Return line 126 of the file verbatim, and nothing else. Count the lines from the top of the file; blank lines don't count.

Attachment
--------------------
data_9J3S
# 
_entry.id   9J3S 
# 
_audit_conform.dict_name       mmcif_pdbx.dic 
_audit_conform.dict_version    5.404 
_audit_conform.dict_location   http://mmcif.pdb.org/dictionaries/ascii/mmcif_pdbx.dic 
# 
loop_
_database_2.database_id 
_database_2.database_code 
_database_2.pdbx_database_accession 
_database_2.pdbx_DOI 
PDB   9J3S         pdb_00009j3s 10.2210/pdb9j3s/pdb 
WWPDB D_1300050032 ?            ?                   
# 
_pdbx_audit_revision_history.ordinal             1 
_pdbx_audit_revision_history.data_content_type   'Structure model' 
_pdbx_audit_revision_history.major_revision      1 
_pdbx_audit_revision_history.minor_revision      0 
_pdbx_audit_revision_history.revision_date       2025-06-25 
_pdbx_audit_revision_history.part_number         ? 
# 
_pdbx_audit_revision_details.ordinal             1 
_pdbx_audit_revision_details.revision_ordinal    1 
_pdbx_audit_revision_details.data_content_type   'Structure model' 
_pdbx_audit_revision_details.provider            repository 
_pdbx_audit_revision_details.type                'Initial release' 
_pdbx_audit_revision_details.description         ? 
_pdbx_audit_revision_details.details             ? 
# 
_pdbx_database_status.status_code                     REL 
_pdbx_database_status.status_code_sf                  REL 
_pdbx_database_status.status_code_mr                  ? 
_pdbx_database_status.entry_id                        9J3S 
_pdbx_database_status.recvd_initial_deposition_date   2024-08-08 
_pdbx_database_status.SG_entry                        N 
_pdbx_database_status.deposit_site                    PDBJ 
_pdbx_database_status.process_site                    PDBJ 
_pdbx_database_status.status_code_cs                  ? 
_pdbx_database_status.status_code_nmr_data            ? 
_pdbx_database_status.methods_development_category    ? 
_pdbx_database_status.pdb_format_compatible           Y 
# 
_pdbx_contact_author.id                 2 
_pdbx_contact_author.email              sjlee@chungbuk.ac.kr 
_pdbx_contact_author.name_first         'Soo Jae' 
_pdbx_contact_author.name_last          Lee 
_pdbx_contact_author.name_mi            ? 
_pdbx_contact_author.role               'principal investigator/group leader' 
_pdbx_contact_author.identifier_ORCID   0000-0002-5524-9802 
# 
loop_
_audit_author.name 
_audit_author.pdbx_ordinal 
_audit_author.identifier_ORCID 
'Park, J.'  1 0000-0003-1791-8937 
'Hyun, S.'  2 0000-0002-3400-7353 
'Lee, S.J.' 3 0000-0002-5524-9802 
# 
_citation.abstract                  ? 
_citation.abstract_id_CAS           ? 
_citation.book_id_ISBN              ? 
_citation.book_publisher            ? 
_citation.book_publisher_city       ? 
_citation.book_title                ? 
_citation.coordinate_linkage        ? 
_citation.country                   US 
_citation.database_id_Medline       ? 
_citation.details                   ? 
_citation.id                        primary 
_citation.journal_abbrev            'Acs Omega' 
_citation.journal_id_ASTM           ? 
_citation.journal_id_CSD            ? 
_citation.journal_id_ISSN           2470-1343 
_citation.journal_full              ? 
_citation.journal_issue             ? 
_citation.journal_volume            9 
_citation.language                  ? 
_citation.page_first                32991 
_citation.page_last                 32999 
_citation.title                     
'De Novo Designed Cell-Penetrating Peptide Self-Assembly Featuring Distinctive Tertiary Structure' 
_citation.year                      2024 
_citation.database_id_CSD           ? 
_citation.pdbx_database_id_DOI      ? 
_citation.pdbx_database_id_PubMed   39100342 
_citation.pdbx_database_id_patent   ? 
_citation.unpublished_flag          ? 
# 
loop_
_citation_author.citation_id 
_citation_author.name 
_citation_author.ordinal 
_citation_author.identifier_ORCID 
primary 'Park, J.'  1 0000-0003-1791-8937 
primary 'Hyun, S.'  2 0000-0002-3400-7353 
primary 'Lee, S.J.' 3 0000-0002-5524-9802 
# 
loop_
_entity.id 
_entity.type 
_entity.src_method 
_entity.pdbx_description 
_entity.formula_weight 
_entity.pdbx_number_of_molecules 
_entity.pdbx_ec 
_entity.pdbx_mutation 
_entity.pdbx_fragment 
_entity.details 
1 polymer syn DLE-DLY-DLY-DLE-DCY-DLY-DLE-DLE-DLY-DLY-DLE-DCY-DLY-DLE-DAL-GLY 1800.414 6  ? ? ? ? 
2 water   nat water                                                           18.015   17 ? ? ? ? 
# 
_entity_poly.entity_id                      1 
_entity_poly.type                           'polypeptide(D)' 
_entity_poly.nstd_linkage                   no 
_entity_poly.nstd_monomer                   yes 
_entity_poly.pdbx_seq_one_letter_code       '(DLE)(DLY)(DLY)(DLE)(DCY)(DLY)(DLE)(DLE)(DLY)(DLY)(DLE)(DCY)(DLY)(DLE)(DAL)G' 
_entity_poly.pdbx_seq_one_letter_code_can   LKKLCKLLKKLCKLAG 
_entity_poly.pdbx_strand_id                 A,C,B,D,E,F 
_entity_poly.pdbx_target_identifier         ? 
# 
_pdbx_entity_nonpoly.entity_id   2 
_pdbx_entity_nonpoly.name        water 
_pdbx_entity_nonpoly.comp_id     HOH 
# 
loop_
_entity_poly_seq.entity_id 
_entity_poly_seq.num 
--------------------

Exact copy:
# 